Q: At what age should the testing begin for WAGR kidney disease?

A: We recommend that testing for kidney problems begin at birth. During infancy and early childhood, individuals with WAGR syndrome are at high risk for developing Wilms tumor. During late childhood and early adolescence, the risk for kidney disease increases. Therefore, lifelong monitoring is recommended.

Q: What tests can be done to detect early kidney disease?

A: For FSGS screening, children should have annual measurement of blood pressure and measurement of urine protein. We are not sure at what age this annual testing should begin, whether it should be age 5 or 10 years or some other age.

There are three ways to measure urine protein:

  • Dipstick test, done as part of a routine urinalysis - this can be useful but is not very sensitive (in other words, it can miss small amounts of protein in the urine that can still be a sign of kidney disease).

  • Measurement of the urine protein/creatinine ratio, which is more sensitive and can detect early kidney disease.

  • Measurement of the urine albumin/creatinine ratio (albumin is plasma protein). This is a standard test to detect early diabetic kidney disease, but its role in other kidney disease is less certain.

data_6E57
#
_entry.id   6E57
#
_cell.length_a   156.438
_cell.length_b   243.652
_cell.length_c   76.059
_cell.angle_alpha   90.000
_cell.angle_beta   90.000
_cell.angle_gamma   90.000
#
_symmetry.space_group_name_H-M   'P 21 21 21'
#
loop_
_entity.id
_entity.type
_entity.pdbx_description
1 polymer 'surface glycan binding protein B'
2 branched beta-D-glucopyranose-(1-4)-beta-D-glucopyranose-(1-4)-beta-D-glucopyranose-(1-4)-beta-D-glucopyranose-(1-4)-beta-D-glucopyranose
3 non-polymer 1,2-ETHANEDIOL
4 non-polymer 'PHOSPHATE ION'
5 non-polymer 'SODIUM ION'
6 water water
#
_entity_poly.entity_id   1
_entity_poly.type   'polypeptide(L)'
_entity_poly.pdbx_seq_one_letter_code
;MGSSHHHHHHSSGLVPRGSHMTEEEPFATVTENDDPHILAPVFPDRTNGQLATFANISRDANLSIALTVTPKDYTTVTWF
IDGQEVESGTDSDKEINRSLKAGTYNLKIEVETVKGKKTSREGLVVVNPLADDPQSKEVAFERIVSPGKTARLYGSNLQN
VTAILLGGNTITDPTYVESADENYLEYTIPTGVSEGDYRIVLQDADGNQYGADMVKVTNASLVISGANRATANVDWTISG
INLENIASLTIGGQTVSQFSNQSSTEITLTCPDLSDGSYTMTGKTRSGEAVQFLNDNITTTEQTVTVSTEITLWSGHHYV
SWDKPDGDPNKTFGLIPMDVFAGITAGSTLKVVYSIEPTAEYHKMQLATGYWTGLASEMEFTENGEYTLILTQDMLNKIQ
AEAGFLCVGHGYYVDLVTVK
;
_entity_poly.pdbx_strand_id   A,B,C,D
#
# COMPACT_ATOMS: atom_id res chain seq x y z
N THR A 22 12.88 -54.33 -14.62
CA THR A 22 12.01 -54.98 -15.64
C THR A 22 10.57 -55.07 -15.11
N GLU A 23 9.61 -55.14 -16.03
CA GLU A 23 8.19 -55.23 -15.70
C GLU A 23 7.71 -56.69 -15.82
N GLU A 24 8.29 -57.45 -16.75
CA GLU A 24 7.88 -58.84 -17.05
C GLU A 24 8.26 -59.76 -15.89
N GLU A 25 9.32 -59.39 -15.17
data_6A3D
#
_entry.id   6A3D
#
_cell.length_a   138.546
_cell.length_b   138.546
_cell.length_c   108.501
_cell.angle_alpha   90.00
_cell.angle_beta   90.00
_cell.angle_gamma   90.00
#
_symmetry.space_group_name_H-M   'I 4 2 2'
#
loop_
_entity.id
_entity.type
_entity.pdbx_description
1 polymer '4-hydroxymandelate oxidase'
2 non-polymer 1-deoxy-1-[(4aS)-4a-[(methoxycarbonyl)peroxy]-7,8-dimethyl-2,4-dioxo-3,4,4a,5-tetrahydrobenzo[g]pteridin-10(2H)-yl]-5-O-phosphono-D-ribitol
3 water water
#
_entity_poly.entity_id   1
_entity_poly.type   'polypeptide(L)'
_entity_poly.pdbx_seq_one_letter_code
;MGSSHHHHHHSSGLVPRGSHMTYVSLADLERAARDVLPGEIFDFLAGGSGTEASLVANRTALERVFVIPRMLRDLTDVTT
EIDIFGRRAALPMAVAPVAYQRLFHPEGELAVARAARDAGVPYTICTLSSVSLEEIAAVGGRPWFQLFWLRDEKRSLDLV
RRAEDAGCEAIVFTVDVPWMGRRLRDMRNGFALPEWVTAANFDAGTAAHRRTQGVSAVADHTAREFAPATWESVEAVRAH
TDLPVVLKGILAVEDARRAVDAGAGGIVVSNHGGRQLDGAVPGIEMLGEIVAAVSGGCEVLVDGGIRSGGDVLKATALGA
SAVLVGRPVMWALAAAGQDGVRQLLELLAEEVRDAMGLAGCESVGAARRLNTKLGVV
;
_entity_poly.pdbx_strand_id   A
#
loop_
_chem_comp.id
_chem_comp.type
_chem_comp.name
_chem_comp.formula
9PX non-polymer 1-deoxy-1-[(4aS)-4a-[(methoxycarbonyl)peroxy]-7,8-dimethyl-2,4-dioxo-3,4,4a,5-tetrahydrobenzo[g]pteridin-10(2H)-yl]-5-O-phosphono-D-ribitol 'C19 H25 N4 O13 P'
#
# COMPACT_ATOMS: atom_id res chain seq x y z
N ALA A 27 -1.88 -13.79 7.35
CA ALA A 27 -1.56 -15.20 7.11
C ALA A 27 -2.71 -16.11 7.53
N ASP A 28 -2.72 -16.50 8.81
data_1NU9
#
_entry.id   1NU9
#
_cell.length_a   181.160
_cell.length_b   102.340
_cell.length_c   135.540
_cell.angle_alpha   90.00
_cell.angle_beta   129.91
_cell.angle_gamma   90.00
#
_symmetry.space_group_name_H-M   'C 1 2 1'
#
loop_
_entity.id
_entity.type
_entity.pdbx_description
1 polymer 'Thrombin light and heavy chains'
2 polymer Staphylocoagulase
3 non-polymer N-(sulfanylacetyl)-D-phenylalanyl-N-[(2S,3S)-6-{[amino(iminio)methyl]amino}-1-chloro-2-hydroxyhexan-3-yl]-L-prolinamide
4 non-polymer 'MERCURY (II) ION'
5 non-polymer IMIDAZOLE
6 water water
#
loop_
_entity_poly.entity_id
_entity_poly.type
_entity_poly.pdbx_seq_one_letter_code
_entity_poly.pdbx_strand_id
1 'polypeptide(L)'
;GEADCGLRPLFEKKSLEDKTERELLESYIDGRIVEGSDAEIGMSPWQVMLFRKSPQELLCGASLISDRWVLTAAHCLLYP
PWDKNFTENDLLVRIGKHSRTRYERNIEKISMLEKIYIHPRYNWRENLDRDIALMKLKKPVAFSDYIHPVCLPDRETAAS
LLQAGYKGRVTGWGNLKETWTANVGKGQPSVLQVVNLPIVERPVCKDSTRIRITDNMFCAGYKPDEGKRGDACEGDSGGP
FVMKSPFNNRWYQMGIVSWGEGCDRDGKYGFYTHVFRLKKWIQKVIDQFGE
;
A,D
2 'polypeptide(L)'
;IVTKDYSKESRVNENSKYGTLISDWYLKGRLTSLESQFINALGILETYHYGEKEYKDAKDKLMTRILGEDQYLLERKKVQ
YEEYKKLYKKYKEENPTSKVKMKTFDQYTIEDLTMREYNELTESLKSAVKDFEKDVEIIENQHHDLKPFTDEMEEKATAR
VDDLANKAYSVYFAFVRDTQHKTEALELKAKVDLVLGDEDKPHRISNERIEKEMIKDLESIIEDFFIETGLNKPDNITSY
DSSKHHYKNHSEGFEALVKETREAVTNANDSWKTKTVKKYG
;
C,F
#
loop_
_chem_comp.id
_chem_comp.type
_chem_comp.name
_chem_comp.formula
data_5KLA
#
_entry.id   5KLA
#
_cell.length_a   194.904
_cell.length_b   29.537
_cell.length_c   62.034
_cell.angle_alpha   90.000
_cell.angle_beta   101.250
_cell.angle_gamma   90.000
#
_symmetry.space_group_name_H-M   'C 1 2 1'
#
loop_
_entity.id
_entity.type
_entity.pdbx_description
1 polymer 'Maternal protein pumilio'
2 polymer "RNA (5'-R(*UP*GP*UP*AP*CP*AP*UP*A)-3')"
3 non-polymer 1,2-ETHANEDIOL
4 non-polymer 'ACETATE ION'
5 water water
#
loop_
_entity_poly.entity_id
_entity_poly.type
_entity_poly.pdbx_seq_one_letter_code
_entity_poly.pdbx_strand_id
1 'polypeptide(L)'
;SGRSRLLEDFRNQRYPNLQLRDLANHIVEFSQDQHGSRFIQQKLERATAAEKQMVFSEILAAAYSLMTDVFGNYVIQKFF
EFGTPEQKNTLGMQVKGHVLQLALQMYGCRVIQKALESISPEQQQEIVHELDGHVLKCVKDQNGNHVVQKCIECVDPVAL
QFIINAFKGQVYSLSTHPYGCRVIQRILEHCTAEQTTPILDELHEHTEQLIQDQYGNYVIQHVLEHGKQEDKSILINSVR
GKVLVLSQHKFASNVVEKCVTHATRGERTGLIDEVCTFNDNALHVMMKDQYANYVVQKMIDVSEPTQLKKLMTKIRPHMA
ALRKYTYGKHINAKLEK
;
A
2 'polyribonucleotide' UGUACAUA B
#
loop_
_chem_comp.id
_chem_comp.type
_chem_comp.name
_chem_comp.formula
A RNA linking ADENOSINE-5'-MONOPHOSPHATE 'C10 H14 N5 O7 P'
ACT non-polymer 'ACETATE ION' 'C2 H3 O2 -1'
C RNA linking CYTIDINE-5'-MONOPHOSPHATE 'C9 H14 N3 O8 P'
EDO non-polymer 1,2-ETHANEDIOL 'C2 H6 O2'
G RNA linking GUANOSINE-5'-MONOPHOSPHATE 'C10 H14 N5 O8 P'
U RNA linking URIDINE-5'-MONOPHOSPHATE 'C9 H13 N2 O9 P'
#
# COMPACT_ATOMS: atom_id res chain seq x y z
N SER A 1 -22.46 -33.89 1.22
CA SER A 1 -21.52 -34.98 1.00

Q: What are the early signs and symptoms of kidney disease?

A: Early kidney disease typically has no symptoms, and thus regular laboratory testing is important.

Q: How is WAGR kidney disease treated?

A: There are three therapies that slow progression of other scarring kidney diseases, and although they have not been studied specifically in WAGR patients, these therapies are likely to be effective.

  • First, control of blood pressure to the age-appropriate normal level.

  • Second, use particular blood pressure medicines, termed ACE inhibitors and ARBs (angiotension receptor blockers). These medications have three beneficial effects: lower systemic blood pressure, lower blood pressure within the glomerulus, and prevent or slow the process of glomerular scarring (glomerular sclerosis) by turning of signaling molecules that regulate production of collagen (the major scar protein).

  • Third, limit dietary sodium (salt) intake, as this lowers blood pressure and also increases the effectiveness of ACE inhibitors and ARBs to reduce kidney scarring.

Q: Is the recommended treatment different for individuals with WAGR syndrome compared to other people with kidney failure? If so, why?

A: Treatment of progressive disease due to WAGR is similar treatment of progressive kidney disease of other causes. When the kidneys fail, the options are chronic dialysis (either hemodialysis or peritoneal dialysis) or kidney transplant - and kidney transplant is the preferred treatment.

Adapted from: “Nephrology 101: What Every Parent Must Know,” an interview with Jeffrey Kopp, MD, in WINGS, the newsletter of the International WAGR Syndrome Association, Spring/Summer 2009, pp 9-10.